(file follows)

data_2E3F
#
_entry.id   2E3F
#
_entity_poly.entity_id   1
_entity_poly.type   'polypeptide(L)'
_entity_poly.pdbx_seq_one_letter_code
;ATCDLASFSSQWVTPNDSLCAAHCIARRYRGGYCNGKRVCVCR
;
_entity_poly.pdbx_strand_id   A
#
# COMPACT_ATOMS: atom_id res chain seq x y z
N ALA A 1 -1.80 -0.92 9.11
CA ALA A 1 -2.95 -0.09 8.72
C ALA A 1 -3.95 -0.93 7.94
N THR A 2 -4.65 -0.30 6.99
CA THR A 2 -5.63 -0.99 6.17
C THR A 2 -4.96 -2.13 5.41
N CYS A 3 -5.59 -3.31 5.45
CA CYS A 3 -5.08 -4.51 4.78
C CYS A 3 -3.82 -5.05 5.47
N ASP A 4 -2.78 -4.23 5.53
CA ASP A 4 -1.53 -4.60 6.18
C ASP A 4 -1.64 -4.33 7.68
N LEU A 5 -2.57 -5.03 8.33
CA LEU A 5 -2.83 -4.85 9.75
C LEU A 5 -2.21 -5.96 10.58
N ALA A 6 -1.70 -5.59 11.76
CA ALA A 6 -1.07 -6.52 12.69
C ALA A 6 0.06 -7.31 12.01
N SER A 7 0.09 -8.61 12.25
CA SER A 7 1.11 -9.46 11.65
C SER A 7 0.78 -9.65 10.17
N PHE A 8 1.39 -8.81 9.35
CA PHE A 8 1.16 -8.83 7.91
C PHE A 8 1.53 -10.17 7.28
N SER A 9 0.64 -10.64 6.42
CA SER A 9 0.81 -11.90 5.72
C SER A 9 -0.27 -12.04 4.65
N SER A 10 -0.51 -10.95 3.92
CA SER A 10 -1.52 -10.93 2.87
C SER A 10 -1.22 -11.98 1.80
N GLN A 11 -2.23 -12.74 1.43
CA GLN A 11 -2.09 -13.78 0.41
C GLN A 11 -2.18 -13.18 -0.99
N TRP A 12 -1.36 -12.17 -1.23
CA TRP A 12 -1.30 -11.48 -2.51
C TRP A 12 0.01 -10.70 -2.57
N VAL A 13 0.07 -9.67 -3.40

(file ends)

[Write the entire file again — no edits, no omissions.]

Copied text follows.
data_2E3F
#
_entry.id   2E3F
#
_entity_poly.entity_id   1
_entity_poly.type   'polypeptide(L)'
_entity_poly.pdbx_seq_one_letter_code
;ATCDLASFSSQWVTPNDSLCAAHCIARRYRGGYCNGKRVCVCR
;
_entity_poly.pdbx_strand_id   A
#
# COMPACT_ATOMS: atom_id res chain seq x y z
N ALA A 1 -1.80 -0.92 9.11
CA ALA A 1 -2.95 -0.09 8.72
C ALA A 1 -3.95 -0.93 7.94
N THR A 2 -4.65 -0.30 6.99
CA THR A 2 -5.63 -0.99 6.17
C THR A 2 -4.96 -2.13 5.41
N CYS A 3 -5.59 -3.31 5.45
CA CYS A 3 -5.08 -4.51 4.78
C CYS A 3 -3.82 -5.05 5.47
N ASP A 4 -2.78 -4.23 5.53
CA ASP A 4 -1.53 -4.60 6.18
C ASP A 4 -1.64 -4.33 7.68
N LEU A 5 -2.57 -5.03 8.33
CA LEU A 5 -2.83 -4.85 9.75
C LEU A 5 -2.21 -5.96 10.58
N ALA A 6 -1.70 -5.59 11.76
CA ALA A 6 -1.07 -6.52 12.69
C ALA A 6 0.06 -7.31 12.01
N SER A 7 0.09 -8.61 12.25
CA SER A 7 1.11 -9.46 11.65
C SER A 7 0.78 -9.65 10.17
N PHE A 8 1.39 -8.81 9.35
CA PHE A 8 1.16 -8.83 7.91
C PHE A 8 1.53 -10.17 7.28
N SER A 9 0.64 -10.64 6.42
CA SER A 9 0.81 -11.90 5.72
C SER A 9 -0.27 -12.04 4.65
N SER A 10 -0.51 -10.95 3.92
CA SER A 10 -1.52 -10.93 2.87
C SER A 10 -1.22 -11.98 1.80
N GLN A 11 -2.23 -12.74 1.43
CA GLN A 11 -2.09 -13.78 0.41
C GLN A 11 -2.18 -13.18 -0.99
N TRP A 12 -1.36 -12.17 -1.23
CA TRP A 12 -1.30 -11.48 -2.51
C TRP A 12 0.01 -10.70 -2.57
N VAL A 13 0.07 -9.67 -3.40